Regarding the Chinese increasing role in WB, it seems that there is a considerable lack of influence in Kosovo. There are various factors why is that so. It can be Serbia which has not reconciled yet with Kosovo’s independence and simultaneously perceives China’s main partner in Europe (Surk 2017) and in this game China stands for Serbia – ‘’Chinese Ambassador to Serbia Li Manchang has said that as far as Beijing is concerned, Kosovo is Serbia – and that it shall remain that way’’ (b92 2018). Li also aptly portrayed these relations between China and Serbia as “the golden age between Beijing and Belgrade” (ibid.) whereby Beijing agreed on $3 billion packages of economic investments and military purchases (Zivanovic 2018). In other words, Serbia has sought China’s support over Kosovo dispute as well as to support Serbian falling apart economy which cannot hold up without a considerable amount of investments (Vuksanovic 2017). Another reason is that China has never principally recognized Kosovo’s declaration of independence in 2008 due to geopolitical, inter-state matters and sovereignty disputes (Rey. D etc. 2018: 20; Lagazzi and Vít 2017: 4). What is more, the unrecognition was also supported by NATO bombing in 1999 during which the Chinese embassy was coincidentally hit by NATO strike (Lagazzi and Vít 2017: 4). For these causes, the Chinese attitude is strongly determined by the relations with Belgrade. Therefore, given the fact that the current conditions are rather comprehensive, this article is aiming to explore and examine the Chinese influence in Kosovo, if there is any.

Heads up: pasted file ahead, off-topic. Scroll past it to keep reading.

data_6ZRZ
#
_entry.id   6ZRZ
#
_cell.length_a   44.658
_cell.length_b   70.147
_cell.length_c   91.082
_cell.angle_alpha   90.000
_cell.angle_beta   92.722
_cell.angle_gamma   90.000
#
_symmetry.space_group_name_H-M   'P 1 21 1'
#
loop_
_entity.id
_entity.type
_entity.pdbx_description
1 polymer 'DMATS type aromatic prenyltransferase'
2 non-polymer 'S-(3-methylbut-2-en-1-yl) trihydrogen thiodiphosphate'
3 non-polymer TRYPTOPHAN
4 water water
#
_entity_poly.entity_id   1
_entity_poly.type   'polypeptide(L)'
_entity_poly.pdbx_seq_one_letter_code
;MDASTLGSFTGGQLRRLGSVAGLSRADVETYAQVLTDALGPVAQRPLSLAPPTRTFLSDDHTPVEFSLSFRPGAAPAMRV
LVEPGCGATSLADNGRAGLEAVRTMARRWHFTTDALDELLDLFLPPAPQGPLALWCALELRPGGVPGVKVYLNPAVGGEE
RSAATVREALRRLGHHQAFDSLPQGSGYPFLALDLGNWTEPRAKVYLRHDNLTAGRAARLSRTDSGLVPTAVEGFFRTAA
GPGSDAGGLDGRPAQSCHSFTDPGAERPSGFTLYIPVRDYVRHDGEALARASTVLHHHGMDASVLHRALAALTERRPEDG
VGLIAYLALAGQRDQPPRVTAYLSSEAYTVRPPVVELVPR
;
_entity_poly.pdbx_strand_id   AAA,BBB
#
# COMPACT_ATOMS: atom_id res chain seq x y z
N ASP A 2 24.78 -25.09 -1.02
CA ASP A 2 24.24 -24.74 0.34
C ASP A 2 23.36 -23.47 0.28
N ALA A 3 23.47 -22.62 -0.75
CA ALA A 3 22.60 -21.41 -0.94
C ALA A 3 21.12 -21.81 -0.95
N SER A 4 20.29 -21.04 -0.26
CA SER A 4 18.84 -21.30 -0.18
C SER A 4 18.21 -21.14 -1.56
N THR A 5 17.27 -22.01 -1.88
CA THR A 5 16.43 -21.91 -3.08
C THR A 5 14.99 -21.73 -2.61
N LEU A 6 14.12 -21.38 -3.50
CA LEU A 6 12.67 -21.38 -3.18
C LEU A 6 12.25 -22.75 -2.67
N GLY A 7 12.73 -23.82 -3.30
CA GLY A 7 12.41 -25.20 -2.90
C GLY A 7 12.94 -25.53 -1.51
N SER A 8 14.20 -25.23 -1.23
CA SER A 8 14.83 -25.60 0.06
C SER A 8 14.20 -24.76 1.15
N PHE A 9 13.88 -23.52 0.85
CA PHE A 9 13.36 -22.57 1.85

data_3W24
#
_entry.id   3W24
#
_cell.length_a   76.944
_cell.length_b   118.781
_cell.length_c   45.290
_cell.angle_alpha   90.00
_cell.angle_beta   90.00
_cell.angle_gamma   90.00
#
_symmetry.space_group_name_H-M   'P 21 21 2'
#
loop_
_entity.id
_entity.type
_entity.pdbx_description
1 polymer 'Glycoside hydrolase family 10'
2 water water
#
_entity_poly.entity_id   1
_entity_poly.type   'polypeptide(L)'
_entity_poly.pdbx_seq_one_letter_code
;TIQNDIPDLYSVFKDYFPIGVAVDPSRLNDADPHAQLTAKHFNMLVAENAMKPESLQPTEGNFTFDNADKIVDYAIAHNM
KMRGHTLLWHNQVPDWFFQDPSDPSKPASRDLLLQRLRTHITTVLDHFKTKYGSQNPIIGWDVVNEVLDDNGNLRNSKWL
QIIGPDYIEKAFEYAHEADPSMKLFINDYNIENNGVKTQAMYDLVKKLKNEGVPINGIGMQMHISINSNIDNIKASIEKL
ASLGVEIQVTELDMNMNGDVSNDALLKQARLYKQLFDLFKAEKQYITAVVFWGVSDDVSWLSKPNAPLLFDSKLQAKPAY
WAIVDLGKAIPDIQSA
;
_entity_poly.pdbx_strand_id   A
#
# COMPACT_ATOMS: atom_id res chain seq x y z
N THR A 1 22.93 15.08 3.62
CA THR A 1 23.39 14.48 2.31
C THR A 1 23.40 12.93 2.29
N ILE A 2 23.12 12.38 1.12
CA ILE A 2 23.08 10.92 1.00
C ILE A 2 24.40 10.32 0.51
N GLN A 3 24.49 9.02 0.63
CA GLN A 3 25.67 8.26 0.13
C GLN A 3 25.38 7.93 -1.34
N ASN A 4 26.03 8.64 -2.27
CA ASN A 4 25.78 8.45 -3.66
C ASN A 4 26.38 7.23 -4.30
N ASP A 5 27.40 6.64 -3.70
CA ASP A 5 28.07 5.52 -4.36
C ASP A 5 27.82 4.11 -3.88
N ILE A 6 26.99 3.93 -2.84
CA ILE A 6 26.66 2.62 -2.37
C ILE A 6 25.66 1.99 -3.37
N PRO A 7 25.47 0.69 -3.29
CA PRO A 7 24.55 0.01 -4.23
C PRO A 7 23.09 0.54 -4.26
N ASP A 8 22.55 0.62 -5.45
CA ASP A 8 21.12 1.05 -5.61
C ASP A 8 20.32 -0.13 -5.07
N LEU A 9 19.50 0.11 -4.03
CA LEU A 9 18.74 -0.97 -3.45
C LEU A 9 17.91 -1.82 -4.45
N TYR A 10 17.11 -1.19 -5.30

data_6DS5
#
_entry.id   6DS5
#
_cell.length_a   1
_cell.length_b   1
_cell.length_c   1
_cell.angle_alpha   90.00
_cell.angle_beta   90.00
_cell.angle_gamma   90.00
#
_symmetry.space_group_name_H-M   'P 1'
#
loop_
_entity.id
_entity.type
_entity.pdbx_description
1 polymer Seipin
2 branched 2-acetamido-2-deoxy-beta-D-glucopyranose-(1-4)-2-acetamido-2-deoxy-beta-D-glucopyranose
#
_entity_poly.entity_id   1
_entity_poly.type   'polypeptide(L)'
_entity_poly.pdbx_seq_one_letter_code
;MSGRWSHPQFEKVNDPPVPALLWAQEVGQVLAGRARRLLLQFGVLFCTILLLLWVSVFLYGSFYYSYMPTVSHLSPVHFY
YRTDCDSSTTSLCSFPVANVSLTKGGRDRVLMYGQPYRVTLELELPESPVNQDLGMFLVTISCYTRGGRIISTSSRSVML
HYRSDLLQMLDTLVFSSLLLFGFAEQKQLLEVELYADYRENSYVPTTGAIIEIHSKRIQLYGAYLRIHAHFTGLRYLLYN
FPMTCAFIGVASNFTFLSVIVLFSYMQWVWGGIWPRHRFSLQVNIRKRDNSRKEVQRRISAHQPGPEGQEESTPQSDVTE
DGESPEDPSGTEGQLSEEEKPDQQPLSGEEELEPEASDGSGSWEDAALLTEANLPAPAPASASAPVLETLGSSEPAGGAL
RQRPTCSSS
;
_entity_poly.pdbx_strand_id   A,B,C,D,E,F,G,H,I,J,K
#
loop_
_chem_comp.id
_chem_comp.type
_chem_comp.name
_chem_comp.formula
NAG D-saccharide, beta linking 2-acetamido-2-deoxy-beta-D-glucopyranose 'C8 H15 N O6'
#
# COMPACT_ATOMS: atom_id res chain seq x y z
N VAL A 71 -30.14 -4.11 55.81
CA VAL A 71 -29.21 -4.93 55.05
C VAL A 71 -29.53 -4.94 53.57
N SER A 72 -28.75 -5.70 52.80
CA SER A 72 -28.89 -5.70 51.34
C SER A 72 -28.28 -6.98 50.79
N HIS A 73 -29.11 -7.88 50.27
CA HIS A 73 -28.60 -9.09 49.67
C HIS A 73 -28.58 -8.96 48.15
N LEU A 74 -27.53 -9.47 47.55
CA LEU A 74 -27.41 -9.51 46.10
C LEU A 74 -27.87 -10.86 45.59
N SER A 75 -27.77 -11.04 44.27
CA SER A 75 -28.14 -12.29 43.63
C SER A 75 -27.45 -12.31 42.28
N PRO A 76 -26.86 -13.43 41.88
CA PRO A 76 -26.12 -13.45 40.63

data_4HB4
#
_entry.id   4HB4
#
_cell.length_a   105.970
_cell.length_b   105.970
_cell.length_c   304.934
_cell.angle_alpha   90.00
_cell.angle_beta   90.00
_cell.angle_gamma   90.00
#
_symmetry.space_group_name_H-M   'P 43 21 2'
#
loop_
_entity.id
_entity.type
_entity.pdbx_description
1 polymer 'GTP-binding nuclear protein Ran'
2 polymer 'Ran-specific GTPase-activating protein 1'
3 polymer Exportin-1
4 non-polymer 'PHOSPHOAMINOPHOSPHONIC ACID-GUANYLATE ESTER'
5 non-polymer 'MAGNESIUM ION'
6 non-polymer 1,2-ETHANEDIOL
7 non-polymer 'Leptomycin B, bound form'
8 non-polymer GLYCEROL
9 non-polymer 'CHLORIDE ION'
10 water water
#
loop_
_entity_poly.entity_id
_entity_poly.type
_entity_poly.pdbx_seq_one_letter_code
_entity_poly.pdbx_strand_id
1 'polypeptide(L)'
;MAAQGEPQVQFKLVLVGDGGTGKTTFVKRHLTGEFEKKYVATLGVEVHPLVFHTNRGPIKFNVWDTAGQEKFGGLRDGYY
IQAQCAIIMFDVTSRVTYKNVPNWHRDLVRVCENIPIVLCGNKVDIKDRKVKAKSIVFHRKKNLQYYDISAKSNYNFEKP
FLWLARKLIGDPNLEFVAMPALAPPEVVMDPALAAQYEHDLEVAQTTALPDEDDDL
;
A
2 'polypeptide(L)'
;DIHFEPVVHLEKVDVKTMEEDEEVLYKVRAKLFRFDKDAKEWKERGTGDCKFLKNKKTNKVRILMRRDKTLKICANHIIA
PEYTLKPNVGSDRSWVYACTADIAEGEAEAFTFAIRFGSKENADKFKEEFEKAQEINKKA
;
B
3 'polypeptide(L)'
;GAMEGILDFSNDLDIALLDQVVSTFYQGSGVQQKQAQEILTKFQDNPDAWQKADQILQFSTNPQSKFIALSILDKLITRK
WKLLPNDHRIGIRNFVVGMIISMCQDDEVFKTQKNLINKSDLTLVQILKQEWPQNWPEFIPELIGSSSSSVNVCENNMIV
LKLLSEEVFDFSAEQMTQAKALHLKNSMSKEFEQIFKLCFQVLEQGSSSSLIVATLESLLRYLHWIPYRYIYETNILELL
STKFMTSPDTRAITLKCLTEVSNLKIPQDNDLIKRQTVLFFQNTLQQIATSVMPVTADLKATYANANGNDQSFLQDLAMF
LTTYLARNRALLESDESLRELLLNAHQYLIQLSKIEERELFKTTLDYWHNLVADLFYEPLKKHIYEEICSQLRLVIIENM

If we look at the economic volume of both countries, we can conclude according to the latest data that the total trade in million Euros is rather low (see the table below). From these numbers can be certainly seen that trade with Serbia plays a significant role.
 Alike BRICS countries, Indonesia, or for instance Spain which firmly advocates Serbian position due to Basque country or Catalonia (Glenny 2012: 684).
Source: Report prepared by Dr Jens Bastian for the European Bank for Reconstruction and Development, July 2017, Athens/ London, EBRD.
However, according to IMF analysis from 2018 (see the table below), the data shows that China is the third most important economic actor if we consider the value of the total trade. Nevertheless, compared with the EU countries it is almost five-times lower.
Source: European Commission, 3rd June 2019, https://webgate.ec.europa.eu/isdb_results/factsheets/country/details_kosovo_en.pdf.